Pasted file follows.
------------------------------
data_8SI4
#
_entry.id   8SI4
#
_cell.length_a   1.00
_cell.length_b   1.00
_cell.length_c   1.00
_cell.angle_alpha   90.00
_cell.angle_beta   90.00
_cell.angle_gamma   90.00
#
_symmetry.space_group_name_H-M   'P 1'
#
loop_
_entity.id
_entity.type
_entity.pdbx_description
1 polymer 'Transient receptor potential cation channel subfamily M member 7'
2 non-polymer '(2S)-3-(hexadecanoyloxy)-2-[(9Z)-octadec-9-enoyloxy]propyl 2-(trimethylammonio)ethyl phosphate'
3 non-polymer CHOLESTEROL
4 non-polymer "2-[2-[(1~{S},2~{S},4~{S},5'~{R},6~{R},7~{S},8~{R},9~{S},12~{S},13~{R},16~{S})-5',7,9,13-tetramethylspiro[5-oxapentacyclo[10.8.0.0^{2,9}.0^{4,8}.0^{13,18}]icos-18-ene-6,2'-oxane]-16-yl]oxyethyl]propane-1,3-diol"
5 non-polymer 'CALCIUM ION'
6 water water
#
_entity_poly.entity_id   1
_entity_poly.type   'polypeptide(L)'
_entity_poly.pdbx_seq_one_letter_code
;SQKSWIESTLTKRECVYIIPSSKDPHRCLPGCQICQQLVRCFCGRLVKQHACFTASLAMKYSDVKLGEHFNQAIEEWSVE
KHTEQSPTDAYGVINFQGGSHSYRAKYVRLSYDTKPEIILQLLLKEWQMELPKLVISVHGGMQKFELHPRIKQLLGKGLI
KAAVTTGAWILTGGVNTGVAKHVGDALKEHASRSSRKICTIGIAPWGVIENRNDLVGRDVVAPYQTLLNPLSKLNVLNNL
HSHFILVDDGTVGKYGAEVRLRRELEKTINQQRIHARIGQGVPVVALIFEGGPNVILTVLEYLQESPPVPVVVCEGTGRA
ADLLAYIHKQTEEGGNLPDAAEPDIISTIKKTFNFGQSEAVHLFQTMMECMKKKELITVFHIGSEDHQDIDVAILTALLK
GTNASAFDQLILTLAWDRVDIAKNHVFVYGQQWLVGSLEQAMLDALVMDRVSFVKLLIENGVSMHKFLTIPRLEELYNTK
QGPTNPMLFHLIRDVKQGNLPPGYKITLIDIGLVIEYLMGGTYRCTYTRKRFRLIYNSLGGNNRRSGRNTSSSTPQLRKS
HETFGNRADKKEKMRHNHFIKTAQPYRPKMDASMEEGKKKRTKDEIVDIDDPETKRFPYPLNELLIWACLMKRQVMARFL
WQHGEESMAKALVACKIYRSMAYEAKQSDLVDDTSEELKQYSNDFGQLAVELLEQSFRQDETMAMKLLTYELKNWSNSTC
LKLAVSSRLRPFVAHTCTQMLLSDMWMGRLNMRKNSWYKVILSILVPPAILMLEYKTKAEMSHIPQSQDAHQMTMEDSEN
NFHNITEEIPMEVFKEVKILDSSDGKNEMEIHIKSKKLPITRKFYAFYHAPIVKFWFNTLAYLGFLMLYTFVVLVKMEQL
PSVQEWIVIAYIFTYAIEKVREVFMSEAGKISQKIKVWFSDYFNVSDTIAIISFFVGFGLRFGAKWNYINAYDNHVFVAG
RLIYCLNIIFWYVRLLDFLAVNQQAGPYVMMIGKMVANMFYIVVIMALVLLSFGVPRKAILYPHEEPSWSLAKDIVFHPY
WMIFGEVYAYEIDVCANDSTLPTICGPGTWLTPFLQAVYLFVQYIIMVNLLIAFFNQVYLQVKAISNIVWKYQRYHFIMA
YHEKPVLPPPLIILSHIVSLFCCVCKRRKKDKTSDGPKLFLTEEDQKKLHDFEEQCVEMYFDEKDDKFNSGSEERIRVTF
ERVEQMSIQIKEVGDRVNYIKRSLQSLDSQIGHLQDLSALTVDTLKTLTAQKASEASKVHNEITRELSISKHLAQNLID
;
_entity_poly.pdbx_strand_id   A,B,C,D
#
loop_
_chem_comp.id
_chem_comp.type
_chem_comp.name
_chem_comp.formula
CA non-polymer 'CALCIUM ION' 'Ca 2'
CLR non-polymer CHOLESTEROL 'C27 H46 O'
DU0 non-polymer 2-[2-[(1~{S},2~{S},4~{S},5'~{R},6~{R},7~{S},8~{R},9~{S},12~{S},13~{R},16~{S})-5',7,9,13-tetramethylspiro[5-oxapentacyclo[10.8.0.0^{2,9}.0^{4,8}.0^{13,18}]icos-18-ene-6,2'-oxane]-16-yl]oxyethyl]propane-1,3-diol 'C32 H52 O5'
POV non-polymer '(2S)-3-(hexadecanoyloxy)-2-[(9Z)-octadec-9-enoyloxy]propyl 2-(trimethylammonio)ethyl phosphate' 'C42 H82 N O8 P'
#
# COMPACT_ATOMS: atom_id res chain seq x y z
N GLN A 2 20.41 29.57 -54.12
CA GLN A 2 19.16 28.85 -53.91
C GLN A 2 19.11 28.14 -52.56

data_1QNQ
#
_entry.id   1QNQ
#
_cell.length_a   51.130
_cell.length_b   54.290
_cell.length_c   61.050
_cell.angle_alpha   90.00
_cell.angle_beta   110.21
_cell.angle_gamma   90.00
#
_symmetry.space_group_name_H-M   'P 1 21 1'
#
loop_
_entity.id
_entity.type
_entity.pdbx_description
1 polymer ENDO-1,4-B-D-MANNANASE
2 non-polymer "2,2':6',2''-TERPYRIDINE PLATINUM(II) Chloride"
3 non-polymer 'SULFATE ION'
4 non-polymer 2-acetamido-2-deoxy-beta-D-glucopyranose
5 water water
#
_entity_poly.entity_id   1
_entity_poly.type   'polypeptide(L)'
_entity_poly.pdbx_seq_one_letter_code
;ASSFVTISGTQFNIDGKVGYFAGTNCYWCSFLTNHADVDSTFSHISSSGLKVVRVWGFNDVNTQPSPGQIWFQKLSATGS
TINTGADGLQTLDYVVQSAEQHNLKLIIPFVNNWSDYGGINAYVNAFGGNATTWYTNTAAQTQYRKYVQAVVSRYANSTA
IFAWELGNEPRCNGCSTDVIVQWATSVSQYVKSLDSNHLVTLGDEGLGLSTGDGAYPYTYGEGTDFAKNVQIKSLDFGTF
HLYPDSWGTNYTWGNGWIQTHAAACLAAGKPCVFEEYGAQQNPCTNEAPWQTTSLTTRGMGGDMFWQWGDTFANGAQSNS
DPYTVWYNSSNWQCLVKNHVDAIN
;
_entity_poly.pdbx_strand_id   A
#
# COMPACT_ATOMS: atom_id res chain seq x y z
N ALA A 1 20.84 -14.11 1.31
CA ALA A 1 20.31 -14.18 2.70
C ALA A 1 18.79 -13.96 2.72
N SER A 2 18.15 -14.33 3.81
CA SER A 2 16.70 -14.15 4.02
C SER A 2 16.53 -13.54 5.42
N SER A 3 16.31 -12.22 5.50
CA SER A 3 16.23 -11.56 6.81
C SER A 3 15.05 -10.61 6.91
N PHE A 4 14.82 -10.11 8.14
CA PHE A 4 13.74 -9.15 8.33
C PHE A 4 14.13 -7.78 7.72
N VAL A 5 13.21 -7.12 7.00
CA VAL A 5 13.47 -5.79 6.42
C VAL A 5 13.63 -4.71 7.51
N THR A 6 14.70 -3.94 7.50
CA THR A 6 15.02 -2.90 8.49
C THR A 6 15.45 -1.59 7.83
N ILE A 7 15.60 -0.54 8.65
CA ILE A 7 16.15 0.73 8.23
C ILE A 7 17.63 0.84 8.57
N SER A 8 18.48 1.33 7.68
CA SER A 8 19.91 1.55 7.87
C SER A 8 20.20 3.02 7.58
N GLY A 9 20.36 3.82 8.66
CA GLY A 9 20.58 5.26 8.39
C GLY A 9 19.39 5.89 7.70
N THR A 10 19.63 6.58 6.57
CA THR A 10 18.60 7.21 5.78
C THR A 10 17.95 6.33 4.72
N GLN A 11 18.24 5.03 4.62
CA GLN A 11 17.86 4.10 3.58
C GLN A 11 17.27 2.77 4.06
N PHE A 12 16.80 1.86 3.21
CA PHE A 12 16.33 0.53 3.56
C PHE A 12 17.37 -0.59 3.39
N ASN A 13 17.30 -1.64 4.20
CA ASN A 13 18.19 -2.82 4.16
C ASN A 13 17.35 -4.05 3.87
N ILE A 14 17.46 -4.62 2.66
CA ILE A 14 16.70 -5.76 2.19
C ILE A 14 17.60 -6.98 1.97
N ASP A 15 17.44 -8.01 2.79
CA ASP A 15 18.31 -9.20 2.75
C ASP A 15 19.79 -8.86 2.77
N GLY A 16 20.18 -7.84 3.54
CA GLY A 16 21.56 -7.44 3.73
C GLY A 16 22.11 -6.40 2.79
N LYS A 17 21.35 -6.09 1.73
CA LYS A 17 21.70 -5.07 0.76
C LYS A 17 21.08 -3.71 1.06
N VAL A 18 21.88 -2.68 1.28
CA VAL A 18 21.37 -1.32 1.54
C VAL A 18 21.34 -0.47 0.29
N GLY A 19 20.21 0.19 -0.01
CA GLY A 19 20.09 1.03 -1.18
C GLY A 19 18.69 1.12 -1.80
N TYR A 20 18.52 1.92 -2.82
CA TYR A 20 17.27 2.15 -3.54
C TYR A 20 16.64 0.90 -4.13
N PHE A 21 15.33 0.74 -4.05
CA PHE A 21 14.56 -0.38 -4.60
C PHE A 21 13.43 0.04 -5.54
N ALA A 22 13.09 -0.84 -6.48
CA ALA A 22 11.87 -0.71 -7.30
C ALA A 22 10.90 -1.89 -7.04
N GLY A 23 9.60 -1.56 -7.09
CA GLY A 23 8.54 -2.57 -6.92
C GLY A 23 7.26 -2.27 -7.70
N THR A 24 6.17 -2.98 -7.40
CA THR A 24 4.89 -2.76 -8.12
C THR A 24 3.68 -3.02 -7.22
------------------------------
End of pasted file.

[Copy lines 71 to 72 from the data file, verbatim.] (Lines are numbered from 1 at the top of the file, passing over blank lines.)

#
_symmetry.space_group_name_H-M   'P 1 21 1'